But, we can't pretend that party actors in HI or AK matter. They don't. Neither do they in the Dakotas, MT, or NM. And they're pretty voiceless around the Ohio River Valley. They control neither votes nor money, and their endorsements are unlikely to carry much weight.

      Money is perfectly fungible, but it comes from LA, NYC and DC (with Phoenix, Palm Beach, and Houston rounding out the top ten zip codes). If we aggregate by city, to get to half of all the money from major metropolitan areas, we've got to get down to Houston....NYC, LA, Chicago, Boston, SF, Philly, Houston. 7 cities, nearly a billion dollars in 2008, and about 18% of the total population. And, of course, that resource of money is hardly well distributed WITHIN those areas.

      You know I'm not one to go for the whole "power to the people" thing, but I don't think we can repair to "the money doesn't come from IA/NH" as a defense.

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    3. Yes and no, Matt. Of course NM and ND don't count much, because there aren't any people there. But are you certain that a $100K donor in Los Angeles counts for more than a $100K donor in Fargo? I'm not.

      And don't forget: there are some national organizations involved, and the endorsement-making leaders of those organizations presumably care about all their constituents. That is, the SEIU cares about their members in the Dakotas, right?

      Not saying that there are no advantages to the first states, but I think it's very much overstated.

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    4. Yes, but I'm saying there's A LOT more $100K donors in LA and NY to counteract them being late in the process.

      I'm not saying the system needs to be changed. I'm just saying that no system would perfectly reflect all interested actors in either/both parties. The current system gives more weight to those who happen to live in early states, to those who happen to be wealthy, and to those who are party actors that have resources that speak to one of those groups. That does NOT include a party big-wig in Helena, Montana, whose access to big money donors, voters that could matter, or volunteers that could help matter in a state is quite limited. And that party big-wig has much less power than a similar party official in NH, IA, SC, or NV (or nearby states, thinking of volunteers).

      National primaries would just privilege the money-facilitators more. Pre-1972 favored state party chairs. Random order of primaries favors some combination of the random order and state size, as well as the money.

      In our current system, it behooves a campaign to reach out to all 99 county chairs in IA. It does NOT make any sense to reach out to them in Nebraska or Kansas, which are otherwise not THAT dissimilar of states.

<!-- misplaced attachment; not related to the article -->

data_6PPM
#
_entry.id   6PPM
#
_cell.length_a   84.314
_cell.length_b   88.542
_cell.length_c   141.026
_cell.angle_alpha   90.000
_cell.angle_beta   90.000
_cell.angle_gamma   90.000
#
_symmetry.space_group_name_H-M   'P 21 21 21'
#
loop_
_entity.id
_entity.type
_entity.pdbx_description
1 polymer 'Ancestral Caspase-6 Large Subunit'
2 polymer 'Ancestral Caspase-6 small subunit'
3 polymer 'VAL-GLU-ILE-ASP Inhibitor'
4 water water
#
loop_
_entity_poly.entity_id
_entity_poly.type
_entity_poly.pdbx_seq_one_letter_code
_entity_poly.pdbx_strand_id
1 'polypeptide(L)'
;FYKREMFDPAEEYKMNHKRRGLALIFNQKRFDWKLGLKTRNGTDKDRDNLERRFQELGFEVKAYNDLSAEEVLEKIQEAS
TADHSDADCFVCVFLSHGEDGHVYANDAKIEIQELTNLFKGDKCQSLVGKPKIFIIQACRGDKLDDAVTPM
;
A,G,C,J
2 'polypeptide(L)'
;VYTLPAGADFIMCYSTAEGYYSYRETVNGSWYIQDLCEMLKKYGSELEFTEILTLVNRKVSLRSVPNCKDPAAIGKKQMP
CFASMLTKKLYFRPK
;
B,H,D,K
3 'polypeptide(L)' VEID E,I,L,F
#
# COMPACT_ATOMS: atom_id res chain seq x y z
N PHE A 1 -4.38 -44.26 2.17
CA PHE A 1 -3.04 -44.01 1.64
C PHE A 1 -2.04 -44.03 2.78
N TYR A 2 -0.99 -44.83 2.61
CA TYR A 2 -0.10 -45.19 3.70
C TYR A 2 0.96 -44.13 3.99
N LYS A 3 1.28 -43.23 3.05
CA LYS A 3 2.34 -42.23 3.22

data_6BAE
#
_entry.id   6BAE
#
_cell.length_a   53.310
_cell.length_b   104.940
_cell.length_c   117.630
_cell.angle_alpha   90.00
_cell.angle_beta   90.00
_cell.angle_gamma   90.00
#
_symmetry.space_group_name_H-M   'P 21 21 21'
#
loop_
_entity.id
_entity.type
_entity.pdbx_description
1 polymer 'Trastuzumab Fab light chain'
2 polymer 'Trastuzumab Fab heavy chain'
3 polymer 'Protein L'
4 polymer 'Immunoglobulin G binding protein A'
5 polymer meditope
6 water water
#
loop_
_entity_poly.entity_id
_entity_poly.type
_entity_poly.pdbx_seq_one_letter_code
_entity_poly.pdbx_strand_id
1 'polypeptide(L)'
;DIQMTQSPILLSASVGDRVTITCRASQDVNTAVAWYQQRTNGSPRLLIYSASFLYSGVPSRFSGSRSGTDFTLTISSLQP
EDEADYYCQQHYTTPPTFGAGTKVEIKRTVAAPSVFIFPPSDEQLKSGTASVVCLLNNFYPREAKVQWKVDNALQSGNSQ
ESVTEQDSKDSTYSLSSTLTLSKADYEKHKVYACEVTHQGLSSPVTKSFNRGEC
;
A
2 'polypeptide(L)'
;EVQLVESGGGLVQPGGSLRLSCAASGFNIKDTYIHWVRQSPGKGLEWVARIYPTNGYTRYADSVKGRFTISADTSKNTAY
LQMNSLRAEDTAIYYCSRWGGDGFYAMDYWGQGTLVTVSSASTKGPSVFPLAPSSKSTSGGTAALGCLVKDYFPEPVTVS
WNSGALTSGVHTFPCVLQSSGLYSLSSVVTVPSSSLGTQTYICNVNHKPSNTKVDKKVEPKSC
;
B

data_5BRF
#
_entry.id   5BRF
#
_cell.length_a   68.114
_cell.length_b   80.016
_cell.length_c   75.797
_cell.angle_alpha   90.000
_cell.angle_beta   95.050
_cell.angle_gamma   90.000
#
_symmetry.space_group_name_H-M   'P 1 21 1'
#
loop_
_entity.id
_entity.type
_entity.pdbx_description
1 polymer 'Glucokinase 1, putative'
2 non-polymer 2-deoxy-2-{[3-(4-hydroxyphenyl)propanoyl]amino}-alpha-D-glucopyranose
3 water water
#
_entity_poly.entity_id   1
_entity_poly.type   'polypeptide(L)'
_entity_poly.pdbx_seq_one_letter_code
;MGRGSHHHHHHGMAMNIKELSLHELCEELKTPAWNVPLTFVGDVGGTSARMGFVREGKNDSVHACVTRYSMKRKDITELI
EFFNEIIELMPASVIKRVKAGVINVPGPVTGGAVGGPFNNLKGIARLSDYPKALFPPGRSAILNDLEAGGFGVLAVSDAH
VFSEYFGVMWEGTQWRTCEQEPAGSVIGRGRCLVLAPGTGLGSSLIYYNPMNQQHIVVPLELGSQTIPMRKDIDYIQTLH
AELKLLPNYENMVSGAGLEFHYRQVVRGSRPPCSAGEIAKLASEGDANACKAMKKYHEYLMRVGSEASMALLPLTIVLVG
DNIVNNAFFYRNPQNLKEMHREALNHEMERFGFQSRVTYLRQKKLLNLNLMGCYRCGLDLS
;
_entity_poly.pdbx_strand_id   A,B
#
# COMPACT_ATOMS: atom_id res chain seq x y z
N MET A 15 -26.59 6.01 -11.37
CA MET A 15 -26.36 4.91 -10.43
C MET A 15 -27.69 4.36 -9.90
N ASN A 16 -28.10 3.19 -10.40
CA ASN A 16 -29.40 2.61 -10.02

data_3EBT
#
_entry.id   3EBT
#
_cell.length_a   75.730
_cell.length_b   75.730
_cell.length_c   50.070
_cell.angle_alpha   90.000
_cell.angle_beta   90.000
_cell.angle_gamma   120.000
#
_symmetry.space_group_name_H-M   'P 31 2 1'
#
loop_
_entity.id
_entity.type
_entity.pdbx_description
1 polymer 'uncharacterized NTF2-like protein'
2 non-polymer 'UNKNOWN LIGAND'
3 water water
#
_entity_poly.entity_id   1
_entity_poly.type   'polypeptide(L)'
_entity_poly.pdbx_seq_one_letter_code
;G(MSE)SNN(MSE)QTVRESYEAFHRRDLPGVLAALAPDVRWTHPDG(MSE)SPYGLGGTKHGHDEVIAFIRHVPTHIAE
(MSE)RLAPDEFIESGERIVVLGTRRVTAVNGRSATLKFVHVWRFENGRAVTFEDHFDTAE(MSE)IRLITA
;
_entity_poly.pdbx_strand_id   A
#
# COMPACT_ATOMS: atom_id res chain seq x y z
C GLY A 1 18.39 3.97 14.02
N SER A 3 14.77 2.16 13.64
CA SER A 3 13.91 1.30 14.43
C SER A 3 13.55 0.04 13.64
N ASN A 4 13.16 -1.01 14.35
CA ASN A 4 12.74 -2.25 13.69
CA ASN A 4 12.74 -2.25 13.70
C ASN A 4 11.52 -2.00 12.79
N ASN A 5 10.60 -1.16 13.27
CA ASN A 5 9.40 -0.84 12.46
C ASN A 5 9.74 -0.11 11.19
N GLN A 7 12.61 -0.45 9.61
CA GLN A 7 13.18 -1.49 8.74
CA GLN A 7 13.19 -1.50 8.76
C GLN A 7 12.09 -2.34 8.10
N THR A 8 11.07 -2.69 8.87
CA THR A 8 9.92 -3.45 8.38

I'm not saying that we need to count cows as much as we count people. I am saying that any method has winners and losers, and our national policy subsidizing ethanol demonstrates as much.

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    5. If you are a party actor, you want small states to go first because it's very easy to influence and even control the result of a small state's election (especially a caucus). That's far, far more important than regionalism.

      If the Democratic Party started off its nomination process with the California primary, sure, in a sense, Hollywood big money donors would have some influence because California went first, but it would basically be just like any statewide election in California, i.e., subject to the whims of the California electorate and favoring whoever could raise a boatload of money to put TV commercials on the air.

      That said, the other problem you set out IS the problem with the current system-- part of the price of Iowa going first is that the corporations in a state whose products are both polluting and fattening the nation get huge subsidies from the coastal population centers.

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  2. The central problem with the nomination process is that it exacerbates the central problem with our legislative system, namely that the U.S. Senate gives very small states incredible political power, and neglects other minority groups.

    Even if we were able to hold a national primary, or rotate it so that more diverse small states (Rhode Island, Delaware, Hawaii) had a prominent role in the process, we still wouldn't prepare presidents for a U.S. Congress where Senators representing a sliver of the population are invariably the median voter on important legislation.